One of the key elements in any personal injury lawsuit is causation. In order to prove causation, a plaintiff must be able to show that the defendant’s allegedly negligent actions were the cause of their injuries. While this sounds simple in theory, in reality causation is a contested element in many personal injury cases. A recent case illustrates how a defendant may successfully argue that their actions, even if determined to be negligent, were not the cause of the plaintiff’s injuries.
The plaintiff was moving into a new apartment that was owned by a co-worker. Prior to allowing the plaintiff to move in, the homeowner contacted the local gas company and arranged for the gas to be turned on. A technician from the gas company came out to the house, but upon doing so, he discovered that the gas line had a leak in it. The technician turned the gas back off and left a warning card with a 20-year-old girl who was dating the plaintiff’s step-son.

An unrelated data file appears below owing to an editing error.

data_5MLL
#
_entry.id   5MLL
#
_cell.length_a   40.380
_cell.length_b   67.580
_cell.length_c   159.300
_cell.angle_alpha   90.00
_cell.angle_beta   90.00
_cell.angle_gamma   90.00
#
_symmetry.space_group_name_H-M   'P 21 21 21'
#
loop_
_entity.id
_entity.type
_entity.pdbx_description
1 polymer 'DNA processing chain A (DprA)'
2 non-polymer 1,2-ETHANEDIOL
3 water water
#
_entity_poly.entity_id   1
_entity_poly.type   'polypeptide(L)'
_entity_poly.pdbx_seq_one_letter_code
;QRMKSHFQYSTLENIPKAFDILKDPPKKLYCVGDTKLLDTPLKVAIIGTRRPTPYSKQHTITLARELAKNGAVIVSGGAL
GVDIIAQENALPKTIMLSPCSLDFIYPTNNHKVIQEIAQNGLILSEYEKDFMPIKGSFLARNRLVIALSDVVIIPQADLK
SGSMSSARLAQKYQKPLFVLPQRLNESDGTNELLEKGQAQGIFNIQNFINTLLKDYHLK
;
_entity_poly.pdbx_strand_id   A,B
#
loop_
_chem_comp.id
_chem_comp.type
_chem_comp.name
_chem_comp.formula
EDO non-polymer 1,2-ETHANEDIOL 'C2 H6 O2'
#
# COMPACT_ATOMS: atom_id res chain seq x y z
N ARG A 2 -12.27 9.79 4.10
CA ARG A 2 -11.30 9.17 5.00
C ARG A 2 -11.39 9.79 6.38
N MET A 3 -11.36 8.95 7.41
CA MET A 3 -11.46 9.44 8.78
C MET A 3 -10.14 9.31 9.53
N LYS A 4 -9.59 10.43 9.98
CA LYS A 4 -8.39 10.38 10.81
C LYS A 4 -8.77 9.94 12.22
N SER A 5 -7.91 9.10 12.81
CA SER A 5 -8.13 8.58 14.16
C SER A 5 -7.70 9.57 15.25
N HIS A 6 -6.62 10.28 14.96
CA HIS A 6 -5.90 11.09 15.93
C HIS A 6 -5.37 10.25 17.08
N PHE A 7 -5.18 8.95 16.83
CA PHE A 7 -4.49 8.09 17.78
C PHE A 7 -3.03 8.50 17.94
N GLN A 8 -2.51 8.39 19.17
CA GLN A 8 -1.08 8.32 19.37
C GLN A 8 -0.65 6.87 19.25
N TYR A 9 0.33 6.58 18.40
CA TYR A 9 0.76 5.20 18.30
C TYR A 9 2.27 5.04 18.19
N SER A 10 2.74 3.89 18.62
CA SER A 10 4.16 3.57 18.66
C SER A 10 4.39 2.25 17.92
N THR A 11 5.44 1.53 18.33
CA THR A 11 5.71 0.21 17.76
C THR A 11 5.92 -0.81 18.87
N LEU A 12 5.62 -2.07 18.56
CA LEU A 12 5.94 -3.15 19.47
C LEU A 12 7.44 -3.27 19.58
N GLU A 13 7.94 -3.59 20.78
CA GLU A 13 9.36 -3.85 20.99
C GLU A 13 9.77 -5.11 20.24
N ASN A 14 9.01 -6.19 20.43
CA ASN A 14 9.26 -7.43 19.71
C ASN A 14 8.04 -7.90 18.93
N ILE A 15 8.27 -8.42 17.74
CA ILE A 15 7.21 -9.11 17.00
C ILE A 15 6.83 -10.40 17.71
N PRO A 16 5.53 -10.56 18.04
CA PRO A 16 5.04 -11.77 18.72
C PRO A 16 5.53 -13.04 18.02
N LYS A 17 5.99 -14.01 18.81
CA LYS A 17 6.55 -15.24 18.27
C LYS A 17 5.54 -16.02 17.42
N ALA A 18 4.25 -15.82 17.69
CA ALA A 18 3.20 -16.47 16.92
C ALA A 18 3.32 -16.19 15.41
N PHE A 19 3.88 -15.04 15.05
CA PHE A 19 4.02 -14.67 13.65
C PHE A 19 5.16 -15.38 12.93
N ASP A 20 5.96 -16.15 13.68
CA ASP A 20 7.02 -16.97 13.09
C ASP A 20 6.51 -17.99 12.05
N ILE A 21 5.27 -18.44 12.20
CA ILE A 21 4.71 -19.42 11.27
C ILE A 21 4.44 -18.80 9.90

The warning card left by the technician explained that there was a leak in the system and that it needed to be fixed before turning the gas back on. The card also explained that the technician had left the gas off, but the meter was not locked so that a plumber could turn it back on once the leak was fixed. This was in violation of the gas company’s policy, which required that meters on homes with leaking gas systems be locked by the technician when they leave the property.